Governor Roy Cooper’s proposed budget for the current fiscal year ending June 30, 2021, released late last week, months late in presentation, indicates that he’s more interested in pandering for votes in the upcoming November election against Republican candidate Dan Forest than in creating a financial plan to improve the state’s economy for the benefit of all residents.
The governor’s budget has numerous major flaws but five demand attention and rejection by both N.C. voters and the state legislature which will formally review the budget when it convenes in September.
Governor Cooper has obviously decided that it is both economically and politically expedient to increase spending in the face of declining business activity and subsequent reduced tax revenues; eliminate services to low income families; increase the state’s debt; continue financing business bribes for businesses to locate in the state; and to single out one group of state employees for one-time bonuses.
Brian Balfour, Executive Vice President of the Civitas Institute notes that Cooper’s total proposed General Fund spending comes in at $25.04 billion, which according to the state controller’s office is $1 billion more than last year and $1.4 billion over fiscal year 2018-19. Cooper’s proposed budget will also decimate the state’s estimated tax surplus that the legislature has been nursing in case the state’s revenues fail to rebound due continued economic stress of the pandemic or delayed recovery due to other circumstances.
And while the governor focuses on spending all the money in the state’s bank account he proposes to add over $5 billion in additional debt on the state with a $4.3 billion bond for schools and a $988 million health care infrastructure bond that will not require voter approval.
His budget proposal doesn’t shy from spreading his largess to the teachers’ union and big business while the majority of the state’s taxpayers continue to feel the impact of reduced incomes due to the continued closures mandated by the governor.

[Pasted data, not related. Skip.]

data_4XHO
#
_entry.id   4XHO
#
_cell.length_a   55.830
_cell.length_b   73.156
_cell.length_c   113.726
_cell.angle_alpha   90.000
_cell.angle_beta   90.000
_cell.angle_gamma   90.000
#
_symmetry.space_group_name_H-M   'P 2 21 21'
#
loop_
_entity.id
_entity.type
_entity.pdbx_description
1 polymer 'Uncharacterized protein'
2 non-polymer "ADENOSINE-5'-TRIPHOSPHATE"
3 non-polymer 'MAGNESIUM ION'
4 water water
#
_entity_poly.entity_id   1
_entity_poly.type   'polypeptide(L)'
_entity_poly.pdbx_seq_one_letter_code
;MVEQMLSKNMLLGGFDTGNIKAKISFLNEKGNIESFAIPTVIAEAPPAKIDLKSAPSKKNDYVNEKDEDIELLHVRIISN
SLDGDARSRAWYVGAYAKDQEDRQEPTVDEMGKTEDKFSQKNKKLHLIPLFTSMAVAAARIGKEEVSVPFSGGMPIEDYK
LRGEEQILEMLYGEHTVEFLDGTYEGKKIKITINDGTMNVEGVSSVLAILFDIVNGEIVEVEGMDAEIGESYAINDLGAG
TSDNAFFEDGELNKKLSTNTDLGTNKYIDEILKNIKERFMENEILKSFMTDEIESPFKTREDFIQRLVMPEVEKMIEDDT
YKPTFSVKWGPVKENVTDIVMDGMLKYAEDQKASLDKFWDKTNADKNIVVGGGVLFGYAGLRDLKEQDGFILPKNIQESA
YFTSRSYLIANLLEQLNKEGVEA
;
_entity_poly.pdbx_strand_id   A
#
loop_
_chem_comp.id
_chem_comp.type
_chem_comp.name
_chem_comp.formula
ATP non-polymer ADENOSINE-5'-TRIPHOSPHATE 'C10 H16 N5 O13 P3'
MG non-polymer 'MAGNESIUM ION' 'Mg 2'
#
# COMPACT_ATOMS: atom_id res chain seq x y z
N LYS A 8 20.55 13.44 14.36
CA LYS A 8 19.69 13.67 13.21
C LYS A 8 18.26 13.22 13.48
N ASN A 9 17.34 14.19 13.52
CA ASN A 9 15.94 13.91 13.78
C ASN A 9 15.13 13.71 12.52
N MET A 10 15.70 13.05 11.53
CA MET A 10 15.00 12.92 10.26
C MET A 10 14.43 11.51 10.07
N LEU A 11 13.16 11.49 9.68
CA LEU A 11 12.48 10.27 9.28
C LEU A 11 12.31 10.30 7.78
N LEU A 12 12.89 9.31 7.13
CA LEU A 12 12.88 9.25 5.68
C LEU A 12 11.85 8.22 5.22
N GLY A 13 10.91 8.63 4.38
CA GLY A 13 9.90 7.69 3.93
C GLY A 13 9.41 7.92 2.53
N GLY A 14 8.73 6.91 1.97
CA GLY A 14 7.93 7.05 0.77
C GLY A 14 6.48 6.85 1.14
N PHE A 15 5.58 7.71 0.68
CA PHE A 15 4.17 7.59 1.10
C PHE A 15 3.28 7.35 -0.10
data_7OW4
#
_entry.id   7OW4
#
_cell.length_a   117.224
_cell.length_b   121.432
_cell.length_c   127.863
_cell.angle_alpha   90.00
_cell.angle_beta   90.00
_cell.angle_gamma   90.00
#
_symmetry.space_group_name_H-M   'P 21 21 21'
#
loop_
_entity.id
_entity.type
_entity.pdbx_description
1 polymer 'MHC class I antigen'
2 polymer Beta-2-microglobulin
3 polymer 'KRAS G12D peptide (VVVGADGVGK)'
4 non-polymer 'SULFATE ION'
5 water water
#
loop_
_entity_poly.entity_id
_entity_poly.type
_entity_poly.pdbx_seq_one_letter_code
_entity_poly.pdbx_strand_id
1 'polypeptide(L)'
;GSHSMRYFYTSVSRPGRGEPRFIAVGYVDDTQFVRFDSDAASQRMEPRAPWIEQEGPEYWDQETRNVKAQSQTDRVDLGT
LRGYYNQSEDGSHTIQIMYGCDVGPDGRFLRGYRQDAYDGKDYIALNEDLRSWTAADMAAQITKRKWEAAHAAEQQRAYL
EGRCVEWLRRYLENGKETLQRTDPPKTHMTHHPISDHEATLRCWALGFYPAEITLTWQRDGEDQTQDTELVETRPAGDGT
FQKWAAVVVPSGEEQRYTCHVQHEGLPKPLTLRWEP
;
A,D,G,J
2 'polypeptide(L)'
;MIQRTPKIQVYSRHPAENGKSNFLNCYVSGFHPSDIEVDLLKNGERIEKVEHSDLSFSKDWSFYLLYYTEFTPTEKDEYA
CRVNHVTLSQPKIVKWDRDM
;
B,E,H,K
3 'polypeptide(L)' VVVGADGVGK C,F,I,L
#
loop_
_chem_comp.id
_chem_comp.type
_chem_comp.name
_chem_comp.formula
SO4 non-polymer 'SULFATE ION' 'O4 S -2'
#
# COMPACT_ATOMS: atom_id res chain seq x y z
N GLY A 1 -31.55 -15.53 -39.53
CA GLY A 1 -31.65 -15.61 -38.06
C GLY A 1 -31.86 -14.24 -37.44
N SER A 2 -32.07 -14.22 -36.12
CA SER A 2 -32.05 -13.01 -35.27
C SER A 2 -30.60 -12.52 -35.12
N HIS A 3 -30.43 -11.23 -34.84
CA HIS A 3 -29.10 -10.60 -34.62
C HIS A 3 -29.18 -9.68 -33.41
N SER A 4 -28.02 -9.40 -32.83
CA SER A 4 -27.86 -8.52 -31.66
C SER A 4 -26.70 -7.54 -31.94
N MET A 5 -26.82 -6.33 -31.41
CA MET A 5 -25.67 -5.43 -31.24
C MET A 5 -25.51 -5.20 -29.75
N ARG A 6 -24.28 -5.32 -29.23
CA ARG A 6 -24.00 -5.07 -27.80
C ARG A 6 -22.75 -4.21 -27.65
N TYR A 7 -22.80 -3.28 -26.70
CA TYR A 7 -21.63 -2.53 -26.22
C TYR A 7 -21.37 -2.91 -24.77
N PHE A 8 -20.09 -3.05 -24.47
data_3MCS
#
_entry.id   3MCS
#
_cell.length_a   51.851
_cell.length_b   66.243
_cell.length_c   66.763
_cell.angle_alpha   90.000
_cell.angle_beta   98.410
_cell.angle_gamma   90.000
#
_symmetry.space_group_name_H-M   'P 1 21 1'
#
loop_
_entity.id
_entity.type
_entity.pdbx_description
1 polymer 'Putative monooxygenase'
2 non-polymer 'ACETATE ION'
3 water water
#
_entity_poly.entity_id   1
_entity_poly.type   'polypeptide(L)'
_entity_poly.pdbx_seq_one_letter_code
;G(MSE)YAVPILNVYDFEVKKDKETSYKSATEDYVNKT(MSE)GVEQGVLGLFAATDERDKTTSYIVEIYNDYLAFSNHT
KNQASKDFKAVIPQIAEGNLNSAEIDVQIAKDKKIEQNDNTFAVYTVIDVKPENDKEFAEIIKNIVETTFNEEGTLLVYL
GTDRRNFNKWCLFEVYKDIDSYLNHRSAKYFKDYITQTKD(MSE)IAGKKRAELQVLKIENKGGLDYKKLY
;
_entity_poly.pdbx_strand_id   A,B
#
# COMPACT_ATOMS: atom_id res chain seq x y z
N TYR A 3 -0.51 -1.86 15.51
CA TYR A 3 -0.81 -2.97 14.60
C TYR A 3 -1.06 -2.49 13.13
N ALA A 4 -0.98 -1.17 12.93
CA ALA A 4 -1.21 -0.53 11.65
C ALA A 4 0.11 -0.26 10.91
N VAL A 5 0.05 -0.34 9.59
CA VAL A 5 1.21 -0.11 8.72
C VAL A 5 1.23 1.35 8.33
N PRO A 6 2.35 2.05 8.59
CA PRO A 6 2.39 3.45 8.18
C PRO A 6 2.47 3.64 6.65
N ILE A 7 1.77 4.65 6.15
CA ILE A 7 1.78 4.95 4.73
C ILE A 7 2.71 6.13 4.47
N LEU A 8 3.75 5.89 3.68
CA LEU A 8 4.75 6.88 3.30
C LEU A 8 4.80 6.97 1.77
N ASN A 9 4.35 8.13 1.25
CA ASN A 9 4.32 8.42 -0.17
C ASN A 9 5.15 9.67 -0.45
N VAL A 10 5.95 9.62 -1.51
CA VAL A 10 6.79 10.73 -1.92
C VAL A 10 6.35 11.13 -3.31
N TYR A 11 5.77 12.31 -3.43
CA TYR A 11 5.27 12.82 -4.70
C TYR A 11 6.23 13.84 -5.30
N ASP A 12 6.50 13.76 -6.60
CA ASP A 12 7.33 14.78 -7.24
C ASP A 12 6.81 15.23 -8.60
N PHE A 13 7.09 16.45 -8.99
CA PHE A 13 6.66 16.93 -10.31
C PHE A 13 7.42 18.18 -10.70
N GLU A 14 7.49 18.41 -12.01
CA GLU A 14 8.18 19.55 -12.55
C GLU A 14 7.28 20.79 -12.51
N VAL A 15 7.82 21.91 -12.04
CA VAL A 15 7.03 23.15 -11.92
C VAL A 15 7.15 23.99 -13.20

In the case of big business the governor has found $18 million of additional funding for the One NC Fund. Mr. Balfour notes that this special fund managed by the state’s commerce department “directs taxpayer dollars to politically-selected corporations while thousands of small businesses face bankruptcy due to Cooper’s shut-down order.”
In addition to pandering to big businesses, Cooper’s proposed budget targets one group that has continued to support his election and the Democrat party- the state’s teachers’ union, the North Carolina Association of Educators (NCAE).
His support for NCAE is seen with the several budgetary actions. The governor’s budget eliminates the Opportunity Scholarship program, funded by the legislature through the state’s general fund, which provides up to $4,200 tuition support annually for low income families seeking better educational opportunities for their children. To date over 20,000 students from low income conditions have been given the opportunity to attend the private school of their choice, an opportunity that is normally available only to well-to-do families.
Earlier this year, the current NCAE president was so fearful of giving students and families a choice that she initiated a lawsuit to stop the scholarship program.
But Cooper’s efforts to garner support of the NCAE goes even further to include one-time bonuses. For teachers he proposes a $2000 bonus amounting to $230 million; $1,000 one-time bonus for non-certified school personnel amounting to $50 million; and $1,500 one-time bonus for community college personnel totaling $80 million. All told this is $360 million in bonuses.
We appreciate the work that these educators are doing but considering the loss of jobs created by the governor’s mandates that he initiated to “bend the curve” of hospitalization caused by the pandemic, a goal that was reached months ago, we have to question his concern for the rest of the state. Hundreds of thousands of employees and business owners are struggling with reduced incomes or no incomes and are reliant on government unemployment funds which are quickly diminishing due to continued business stagnation.
Considering the governor’s dismissal of the challenges the state and its residents are facing, his proposed budget, which coincidentally is being presented only two months from election day, indicates that he is both tone deaf to the concerns of the taxpayers and residents, and instead totally focused on his political career.
The legislature and voters should see Cooper’s budget proposal for what it is, a document to garner votes, not a financial game plan to stabilize and improve North Carolina’s economy.